To the western reader, graphic design of the early Soviet period carries a mysterious and even hyperactive aggressive effect. This feeling can certainly be attributed to the foreignness of the Cyrillic script, with its thick strokes, bold outlines, staggered and almost rudimentary spacing. When it’s illegible, the Russian alphabet bares some similarities to the Roman one, yet its curious backward glyphs and symbols make it just strange enough to see the makings of more eastern alphabets, like the Chinese character.
This poster bears all the proto-modern elements of Russian Constructivist design, making it certainly appealing to lovers of graphic design. As functional object though, it is actually a movie poster advertising the 1924 film Die Nibelungen by the great German director Fritz Lang. Lang directed two silent fantasy films based on the Norse epic poem Nibelungenlied. The same story made famous by Richard Wagner in his opera The Ring Cycle. This poster advertises the first part of the film series, Siegfried to be played from the 17th of November at the Colosseum Theatre, weekdays at 8 and10:15 and weekends at 6, with a full orchestra to complement the silent film.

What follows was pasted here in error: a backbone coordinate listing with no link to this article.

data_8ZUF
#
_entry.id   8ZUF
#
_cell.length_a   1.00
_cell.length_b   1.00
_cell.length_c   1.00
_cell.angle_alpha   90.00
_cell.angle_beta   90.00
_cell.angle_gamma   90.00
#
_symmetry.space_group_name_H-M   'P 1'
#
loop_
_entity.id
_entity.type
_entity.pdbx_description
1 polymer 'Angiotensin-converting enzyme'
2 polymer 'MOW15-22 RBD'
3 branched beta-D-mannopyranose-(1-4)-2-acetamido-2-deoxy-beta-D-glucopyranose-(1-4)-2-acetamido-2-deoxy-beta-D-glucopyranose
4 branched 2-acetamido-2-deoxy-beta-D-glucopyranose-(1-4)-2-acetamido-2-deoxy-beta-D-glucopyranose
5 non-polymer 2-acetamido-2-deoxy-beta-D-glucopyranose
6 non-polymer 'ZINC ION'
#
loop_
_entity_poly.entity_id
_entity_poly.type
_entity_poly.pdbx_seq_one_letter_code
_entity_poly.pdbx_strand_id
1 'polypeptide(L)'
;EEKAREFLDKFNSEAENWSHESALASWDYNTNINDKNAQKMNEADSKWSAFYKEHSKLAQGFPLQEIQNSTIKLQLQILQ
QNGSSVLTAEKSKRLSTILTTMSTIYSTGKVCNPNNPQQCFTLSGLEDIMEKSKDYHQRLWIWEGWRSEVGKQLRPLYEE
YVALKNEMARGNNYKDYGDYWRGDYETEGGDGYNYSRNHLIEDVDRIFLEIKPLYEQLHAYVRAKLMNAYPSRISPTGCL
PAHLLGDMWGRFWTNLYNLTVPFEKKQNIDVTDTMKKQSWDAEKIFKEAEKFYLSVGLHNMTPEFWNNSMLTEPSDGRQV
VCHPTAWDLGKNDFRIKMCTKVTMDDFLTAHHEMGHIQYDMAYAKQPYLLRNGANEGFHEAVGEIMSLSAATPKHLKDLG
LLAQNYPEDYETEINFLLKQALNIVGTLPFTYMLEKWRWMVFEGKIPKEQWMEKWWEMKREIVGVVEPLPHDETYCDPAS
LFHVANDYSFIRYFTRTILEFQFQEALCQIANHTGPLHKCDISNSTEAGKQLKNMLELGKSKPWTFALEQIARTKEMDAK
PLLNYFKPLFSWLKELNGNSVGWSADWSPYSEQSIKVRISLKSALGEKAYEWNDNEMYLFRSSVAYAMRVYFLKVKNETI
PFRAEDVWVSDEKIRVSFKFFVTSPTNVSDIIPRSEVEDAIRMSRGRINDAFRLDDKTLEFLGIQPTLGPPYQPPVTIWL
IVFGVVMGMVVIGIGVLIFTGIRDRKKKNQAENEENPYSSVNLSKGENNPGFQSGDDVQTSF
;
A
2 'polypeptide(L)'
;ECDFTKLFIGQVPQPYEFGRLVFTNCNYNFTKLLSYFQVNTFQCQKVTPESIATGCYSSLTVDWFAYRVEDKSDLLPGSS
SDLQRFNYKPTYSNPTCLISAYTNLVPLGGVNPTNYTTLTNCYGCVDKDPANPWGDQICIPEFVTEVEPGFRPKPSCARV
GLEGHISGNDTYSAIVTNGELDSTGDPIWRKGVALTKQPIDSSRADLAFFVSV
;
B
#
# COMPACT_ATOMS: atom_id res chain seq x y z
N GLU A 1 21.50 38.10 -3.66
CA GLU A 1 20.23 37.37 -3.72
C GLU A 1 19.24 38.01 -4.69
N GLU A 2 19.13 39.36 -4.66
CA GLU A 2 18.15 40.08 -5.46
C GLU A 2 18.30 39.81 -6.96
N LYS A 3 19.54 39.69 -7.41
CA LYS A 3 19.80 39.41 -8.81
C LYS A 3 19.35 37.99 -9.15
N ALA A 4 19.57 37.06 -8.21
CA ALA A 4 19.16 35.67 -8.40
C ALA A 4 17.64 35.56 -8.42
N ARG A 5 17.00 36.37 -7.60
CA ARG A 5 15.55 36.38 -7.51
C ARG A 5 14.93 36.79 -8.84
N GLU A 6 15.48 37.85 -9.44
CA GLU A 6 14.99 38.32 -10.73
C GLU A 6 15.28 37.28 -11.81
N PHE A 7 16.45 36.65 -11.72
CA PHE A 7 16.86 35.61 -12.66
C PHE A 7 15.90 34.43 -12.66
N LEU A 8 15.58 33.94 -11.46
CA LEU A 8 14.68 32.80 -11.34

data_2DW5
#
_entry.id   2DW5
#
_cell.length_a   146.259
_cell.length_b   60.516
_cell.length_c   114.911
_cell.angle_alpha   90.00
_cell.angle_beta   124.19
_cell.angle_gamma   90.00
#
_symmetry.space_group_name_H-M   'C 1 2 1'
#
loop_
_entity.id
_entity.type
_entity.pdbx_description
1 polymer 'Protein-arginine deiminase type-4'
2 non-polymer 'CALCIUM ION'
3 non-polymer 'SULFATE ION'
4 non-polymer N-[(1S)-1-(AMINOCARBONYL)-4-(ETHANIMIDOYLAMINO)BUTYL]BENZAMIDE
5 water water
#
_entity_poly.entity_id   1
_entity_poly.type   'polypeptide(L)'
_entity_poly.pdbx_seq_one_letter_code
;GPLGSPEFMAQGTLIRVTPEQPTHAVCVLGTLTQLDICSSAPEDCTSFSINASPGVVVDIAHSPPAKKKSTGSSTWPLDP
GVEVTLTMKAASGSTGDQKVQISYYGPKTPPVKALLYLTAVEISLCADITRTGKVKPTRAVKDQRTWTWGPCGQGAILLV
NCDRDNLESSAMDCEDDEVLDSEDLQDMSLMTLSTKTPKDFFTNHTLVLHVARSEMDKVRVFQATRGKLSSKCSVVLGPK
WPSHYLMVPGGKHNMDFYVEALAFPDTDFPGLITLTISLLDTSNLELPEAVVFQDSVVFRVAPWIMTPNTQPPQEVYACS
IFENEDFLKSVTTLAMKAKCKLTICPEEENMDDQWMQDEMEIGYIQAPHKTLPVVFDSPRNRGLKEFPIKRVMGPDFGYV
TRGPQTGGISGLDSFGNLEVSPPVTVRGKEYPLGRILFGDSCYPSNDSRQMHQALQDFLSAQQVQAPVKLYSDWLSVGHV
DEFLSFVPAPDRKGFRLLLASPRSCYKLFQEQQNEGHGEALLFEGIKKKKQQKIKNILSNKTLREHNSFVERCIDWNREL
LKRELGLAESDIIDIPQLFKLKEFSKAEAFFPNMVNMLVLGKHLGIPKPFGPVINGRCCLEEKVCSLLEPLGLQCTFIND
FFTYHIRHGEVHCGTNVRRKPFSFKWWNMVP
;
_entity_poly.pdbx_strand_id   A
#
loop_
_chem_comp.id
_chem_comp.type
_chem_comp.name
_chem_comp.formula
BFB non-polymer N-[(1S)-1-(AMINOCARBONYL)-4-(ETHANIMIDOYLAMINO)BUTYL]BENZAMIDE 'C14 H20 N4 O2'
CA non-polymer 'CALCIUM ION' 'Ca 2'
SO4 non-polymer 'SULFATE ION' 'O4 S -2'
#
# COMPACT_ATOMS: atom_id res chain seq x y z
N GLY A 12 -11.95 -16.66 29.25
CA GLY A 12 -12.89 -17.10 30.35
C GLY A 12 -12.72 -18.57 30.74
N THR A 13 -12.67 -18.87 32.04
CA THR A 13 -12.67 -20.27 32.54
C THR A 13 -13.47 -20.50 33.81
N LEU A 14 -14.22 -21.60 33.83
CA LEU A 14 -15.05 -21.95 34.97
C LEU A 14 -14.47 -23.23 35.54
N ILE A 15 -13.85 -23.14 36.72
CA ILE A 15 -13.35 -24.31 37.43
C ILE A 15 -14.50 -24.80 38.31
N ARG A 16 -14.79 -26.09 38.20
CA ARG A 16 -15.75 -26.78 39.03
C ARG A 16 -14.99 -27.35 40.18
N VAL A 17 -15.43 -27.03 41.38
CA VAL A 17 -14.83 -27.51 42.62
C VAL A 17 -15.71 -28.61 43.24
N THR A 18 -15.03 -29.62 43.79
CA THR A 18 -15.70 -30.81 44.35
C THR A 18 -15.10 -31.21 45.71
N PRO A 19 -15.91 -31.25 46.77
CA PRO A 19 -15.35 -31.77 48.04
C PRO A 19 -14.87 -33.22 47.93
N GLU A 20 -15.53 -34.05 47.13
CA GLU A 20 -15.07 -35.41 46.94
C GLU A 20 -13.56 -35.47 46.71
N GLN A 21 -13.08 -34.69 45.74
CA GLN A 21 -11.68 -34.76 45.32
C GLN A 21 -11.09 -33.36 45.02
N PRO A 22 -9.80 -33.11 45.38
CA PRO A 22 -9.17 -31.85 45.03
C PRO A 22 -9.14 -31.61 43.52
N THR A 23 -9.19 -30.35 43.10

Both Siegfried and its sequel Die Nibelungen: Kriemhild’s Rache (revenge) were successful in Europe and the US. Lang’s next film, Metropolis, filmed in 1927 solidified his innovative directorship everywhere, making him an auteur for the ages.